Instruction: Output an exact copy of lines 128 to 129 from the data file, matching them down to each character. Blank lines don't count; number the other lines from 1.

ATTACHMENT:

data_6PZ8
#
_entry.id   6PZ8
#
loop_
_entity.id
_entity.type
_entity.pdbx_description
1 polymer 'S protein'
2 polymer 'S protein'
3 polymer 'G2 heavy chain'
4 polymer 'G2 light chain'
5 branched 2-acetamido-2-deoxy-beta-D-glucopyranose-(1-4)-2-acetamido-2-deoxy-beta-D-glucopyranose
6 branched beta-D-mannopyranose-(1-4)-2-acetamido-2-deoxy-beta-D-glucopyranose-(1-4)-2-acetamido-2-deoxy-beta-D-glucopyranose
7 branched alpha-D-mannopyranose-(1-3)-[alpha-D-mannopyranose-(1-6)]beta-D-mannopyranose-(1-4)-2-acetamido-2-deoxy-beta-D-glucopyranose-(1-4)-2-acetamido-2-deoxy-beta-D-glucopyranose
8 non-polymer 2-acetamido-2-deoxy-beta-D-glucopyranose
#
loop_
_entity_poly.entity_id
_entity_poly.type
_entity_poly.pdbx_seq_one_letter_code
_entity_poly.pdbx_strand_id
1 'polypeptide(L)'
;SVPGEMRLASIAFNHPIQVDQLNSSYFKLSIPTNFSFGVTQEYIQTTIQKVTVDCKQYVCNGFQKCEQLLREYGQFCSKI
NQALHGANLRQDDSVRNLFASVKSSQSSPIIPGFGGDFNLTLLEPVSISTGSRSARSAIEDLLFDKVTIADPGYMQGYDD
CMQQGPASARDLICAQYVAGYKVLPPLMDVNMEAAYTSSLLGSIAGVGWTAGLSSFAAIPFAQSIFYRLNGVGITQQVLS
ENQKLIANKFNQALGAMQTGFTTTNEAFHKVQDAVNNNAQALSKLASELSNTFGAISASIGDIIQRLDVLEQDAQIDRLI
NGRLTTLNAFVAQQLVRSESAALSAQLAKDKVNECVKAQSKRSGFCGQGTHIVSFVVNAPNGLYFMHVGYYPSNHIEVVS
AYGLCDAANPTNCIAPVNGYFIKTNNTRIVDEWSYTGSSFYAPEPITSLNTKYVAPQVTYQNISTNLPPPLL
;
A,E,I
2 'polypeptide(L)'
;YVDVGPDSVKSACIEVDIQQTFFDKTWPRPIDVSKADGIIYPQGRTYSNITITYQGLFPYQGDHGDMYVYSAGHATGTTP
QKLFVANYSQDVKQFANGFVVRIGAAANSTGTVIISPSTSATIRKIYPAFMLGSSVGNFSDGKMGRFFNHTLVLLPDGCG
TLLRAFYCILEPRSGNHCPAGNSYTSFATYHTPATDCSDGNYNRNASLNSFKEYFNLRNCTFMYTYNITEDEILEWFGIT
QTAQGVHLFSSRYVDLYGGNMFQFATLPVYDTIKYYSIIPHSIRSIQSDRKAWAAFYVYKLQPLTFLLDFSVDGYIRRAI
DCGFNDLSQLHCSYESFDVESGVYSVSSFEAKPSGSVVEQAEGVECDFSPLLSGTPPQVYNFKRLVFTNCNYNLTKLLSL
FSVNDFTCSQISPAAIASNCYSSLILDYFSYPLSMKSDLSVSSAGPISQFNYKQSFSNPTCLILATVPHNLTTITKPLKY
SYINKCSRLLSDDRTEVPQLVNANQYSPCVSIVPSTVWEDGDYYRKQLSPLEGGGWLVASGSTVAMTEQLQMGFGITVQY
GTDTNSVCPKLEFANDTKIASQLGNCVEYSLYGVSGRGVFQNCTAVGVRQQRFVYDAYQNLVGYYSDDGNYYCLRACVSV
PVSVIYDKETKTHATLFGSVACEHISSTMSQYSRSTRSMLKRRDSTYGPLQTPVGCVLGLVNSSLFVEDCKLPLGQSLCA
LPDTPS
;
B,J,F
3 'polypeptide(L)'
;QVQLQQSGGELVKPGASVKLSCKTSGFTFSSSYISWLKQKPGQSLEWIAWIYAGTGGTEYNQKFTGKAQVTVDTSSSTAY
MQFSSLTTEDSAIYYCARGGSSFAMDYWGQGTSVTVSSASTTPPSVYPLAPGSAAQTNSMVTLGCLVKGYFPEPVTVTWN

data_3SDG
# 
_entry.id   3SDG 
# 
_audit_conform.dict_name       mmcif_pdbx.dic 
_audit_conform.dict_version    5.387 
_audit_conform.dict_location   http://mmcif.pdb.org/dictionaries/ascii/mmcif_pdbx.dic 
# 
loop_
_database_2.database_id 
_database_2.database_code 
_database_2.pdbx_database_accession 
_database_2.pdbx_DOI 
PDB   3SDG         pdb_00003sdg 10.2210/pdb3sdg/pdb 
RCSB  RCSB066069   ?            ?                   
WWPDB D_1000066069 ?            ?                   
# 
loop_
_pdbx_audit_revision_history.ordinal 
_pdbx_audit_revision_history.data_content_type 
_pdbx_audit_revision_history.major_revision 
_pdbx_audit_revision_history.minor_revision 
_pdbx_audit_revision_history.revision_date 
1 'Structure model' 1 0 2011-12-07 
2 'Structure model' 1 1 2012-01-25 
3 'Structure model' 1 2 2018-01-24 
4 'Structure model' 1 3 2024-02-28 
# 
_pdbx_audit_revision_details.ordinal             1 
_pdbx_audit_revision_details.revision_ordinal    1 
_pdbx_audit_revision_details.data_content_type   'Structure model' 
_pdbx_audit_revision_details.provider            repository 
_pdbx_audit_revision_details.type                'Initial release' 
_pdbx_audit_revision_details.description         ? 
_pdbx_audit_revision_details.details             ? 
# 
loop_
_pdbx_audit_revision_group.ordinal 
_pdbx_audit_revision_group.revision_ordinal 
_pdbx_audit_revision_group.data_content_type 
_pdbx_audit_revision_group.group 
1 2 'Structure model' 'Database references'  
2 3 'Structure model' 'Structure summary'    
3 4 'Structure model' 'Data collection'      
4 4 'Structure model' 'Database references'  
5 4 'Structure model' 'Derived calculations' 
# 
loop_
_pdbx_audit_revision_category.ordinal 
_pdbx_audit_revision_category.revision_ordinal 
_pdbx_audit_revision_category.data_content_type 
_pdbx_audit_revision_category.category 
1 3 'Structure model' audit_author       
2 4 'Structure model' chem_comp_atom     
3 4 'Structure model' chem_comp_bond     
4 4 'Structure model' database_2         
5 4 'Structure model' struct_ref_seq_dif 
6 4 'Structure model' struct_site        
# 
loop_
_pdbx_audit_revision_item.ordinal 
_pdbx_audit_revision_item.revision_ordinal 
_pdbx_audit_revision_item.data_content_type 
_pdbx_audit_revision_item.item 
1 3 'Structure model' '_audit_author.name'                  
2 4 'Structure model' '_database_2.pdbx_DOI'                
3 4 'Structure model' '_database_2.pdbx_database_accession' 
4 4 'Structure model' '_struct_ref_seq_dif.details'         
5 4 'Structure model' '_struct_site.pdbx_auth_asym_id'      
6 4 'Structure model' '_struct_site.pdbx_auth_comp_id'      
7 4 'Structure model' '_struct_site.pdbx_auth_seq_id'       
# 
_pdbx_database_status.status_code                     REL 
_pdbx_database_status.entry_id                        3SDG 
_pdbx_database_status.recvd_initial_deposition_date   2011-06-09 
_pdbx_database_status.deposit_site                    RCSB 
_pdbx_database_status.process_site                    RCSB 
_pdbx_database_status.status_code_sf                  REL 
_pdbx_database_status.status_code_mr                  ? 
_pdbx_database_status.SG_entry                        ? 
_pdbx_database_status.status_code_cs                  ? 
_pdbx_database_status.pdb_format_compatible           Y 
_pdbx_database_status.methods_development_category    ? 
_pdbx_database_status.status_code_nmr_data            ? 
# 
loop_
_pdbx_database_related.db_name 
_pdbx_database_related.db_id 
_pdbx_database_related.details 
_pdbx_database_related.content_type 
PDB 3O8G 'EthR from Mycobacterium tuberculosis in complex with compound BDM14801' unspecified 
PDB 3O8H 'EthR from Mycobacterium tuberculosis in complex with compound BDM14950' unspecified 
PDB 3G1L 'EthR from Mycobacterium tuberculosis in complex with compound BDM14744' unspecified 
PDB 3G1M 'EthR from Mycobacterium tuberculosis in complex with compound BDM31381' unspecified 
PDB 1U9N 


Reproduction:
_pdbx_database_status.status_code_cs                  ? 
_pdbx_database_status.pdb_format_compatible           Y 